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Time To Change The Contest Rules

Discussion in 'Amateur Radio News' started by VE3II, Mar 27, 2004.

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  1. VE3II

    VE3II Ham Member QRZ Page

    I appreciate that this is a very old debate and a tender point for the majority of amateurs today. The issue that I want you to consider is not whether contesting has a place in amateur radio but rather how contesting effects non-contest stations. I want you to also consider if there is a compromise that could be reached by the contest sponsors, namely CQ magazine and the ARRL, and non-contest amateurs.

    First, let me say that I am by no means anti-contest. I have participated in the Field Day Contest since before I was a licenced amateur, some 33 years ago, but that’s another story. I have certificates on my walls from contests in which I have participated and I continue to contest from time to time. In my opinion, contests are as much a part of amateur radio as rag chewing and the National Traffic System.

    The purpose of this article is to attempt to effect a change in the way that the contests are structured, so that all amateurs, on all bands, can co-exist during a contest weekend.

    After a contest weekend, CQ Magazine or the ARRL receive a flood of complaints about guys causing QRM on a frequency or about the way a contest participant was operating and how broad he was. The contest sponsors admit that they get a lot of complaints but the same thing happens again after the next major contest. I would think that after the number of years that the sponsors have been holding these contests, they might begin to recognize a pattern and take some action. However, nothing ever happens and the arrogance and flagrant operating by some contesters continues.

    The sponsors do publish contest rules and they do, under the disqualification section, specify that all participants must operate according to their countries rules and regulations. I do not know of any country where the regulatory authority permits intentional or deliberate interference with an on-going transmission. I wonder how many contesters have been disqualified for QRM’ing an occupied frequency. You know the type, the ones that operate 200 cycles away from a QSO and, when asked to please QSY, they continue operating and cite some God-given right to cause the interference because there’s a contest.

    Let’s face it; the amateur bands are very crowded these days. The present structure of the major contests is antiquated and was conceived years ago when the bands were not so crowded. The rules need to be reviewed and updated to present standards.

    Consider, for a moment, the percentage of amateurs worldwide who actually participate in one of these major events. I would wager that the number would be below 5 percent. Why then, are the non-contest stations forced to give-up their normal routines to accommodate the contest? Yes, the bands are shared and no one has a claim on a frequency. But it seems just a little unfair to me why, for example, the 20 meter phone is hijacked away from 95% of the non-participating ham community by the other 5% to have a contest.

    I propose that the contest sponsors amend the contest rules to allow for a section of each band to be out-of-bounds for contesting. My initial thought would be the top 100 kc/s on 80/40 meters and the top 50 kc/s on 20, and the top 100 kc/s on 15 and 10 meters. Obviously, this can be worked-on later. But you get the idea.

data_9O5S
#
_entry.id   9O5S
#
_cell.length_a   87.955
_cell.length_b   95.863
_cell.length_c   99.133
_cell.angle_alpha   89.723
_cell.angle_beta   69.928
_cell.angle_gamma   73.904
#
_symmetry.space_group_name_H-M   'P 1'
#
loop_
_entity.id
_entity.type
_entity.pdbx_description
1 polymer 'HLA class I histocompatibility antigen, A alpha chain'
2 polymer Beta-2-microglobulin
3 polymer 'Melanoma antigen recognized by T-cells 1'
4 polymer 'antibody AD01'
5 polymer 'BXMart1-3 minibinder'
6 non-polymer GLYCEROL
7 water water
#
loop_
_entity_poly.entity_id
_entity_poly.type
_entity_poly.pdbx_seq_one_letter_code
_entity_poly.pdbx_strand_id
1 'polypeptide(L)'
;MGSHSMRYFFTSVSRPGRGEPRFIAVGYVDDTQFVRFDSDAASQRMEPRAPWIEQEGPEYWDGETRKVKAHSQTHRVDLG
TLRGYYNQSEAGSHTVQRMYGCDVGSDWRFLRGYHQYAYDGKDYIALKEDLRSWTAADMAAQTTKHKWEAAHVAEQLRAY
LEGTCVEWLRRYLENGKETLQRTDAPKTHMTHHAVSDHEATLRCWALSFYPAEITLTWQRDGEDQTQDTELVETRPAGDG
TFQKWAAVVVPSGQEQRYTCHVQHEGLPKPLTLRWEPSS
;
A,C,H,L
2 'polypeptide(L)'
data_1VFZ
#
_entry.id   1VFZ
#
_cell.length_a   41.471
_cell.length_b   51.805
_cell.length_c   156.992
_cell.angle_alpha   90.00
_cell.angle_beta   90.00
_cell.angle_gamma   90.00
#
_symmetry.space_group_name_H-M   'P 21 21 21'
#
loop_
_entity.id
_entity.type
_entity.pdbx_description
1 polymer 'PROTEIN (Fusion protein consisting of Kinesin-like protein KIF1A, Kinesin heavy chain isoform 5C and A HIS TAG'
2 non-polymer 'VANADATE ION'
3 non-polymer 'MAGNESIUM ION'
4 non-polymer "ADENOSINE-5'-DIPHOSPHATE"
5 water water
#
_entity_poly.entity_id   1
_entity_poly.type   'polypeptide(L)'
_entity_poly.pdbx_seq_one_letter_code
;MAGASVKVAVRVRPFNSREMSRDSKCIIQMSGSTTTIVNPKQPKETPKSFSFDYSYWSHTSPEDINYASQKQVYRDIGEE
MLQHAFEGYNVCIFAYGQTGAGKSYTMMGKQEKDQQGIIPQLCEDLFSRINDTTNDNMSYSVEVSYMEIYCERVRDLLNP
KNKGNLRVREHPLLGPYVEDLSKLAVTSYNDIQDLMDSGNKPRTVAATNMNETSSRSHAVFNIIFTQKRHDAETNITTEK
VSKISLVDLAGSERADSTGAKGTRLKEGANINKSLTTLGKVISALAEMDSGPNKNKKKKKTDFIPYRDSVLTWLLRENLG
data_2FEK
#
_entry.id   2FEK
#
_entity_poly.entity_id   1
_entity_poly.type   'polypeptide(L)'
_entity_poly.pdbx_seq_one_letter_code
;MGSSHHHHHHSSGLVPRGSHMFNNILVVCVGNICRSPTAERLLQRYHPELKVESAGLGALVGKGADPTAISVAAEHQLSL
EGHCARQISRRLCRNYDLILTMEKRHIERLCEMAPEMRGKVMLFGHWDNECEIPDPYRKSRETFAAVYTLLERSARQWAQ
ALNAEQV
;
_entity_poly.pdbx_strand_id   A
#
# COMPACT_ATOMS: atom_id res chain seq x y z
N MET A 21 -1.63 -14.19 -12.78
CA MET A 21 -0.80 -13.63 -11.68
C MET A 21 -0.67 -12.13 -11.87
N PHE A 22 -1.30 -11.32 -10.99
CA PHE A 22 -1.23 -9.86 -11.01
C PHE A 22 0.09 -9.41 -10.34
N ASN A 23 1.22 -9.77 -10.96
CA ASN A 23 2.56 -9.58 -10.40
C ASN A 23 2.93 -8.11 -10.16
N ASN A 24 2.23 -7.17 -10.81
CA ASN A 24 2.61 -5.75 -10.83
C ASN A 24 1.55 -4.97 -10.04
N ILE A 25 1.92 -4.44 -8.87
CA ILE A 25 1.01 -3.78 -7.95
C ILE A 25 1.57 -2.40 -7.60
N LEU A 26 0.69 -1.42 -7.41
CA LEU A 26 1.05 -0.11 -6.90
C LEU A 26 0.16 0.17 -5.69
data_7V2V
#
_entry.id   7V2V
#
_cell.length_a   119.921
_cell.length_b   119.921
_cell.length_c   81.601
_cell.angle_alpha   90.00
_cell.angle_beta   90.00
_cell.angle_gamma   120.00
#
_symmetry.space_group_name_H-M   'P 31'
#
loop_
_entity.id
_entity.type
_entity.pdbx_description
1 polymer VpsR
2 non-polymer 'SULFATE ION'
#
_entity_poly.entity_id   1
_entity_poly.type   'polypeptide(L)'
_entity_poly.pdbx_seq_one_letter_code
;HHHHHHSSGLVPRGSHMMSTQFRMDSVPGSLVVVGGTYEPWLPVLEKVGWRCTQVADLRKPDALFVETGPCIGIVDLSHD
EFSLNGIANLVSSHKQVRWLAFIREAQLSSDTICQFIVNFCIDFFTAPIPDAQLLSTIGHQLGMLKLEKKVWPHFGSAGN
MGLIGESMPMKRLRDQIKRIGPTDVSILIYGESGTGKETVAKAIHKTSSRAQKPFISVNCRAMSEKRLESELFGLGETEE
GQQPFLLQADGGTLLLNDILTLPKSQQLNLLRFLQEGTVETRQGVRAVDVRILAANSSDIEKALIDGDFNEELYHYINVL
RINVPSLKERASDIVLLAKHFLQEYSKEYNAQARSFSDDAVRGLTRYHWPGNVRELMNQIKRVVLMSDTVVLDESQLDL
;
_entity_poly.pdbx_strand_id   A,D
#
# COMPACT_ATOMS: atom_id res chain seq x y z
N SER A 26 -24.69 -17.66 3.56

Now, I can predict my email inbox will fill-up quickly from angry contesters blasting me about “how dare I tread into their domain” and the like. Well, it is my domain, too. I am a contester and proud of it. But, in fairness to the non-contesters and all the public service nets on the bands, there has to be a compromise. Our right to contest does not negate the right for a net to operate.

    This proposal would accomplish two things. It would give the non-contest stations a place of refuge, away from the contest. It would also give some added spice to the contest by narrowing the operating band and forcing the contesters to have sharper skills, which by the way is the whole purpose of having a contest, isn’t it?

    I have written to the contest chair-people at both ARRL and CQ Magazine about this and they just shrug-me-off as being another whiner. Well, I’ll bet there are a few more “whiners” out there who probably feel the same way.

    The contest organizers normally respond with the usual “non-contest stations can go to the WARC bands”. Isn’t that special?! What they’re really saying is “We don’t care about the non-contest stations. We don’t care about the total disruption of bands that we are sponsoring. We don’t care about public service nets. We are not prepared to do anything about it. But please continue to send us your money for memberships and our magazine because we are the true voice of ham radio.” Yeah, right!

    The sponsors also say that they can’t make a contest-free zone rule. Well, sure they can. All they have to do is write it into THEIR contest rules. They sponsor the contest so they make the rules. All they have to write is “…this contest will operate between 14.150 MHz and 14.297 MHz.” Period. There’s no Act of Congress required. No intervention by the FCC. All that the contest organizers have to do is have the courage to do it.

    They write all kinds of other rules, specifications, multiplier definitions, scoring rules, times of operation and participant categories. Why can’t they bind the participants to a section of the band? Am I asking too much? This is not a hard concept.

    The also say that they do not have the resources to monitor a contest-free zone. My suggestion is that it would be self-policing. Can you imagine the response that a wayward contester would get if he called CQ in a contest-free zone? I can!!

    They also say that "we can't control what foreign ham do during the contest because they don't come under the FCC regulations". I would submit that the FCC has nothing to do with a contest. What they're really saying is that "we can't control the contesters and we are too afraid to enforce our rules".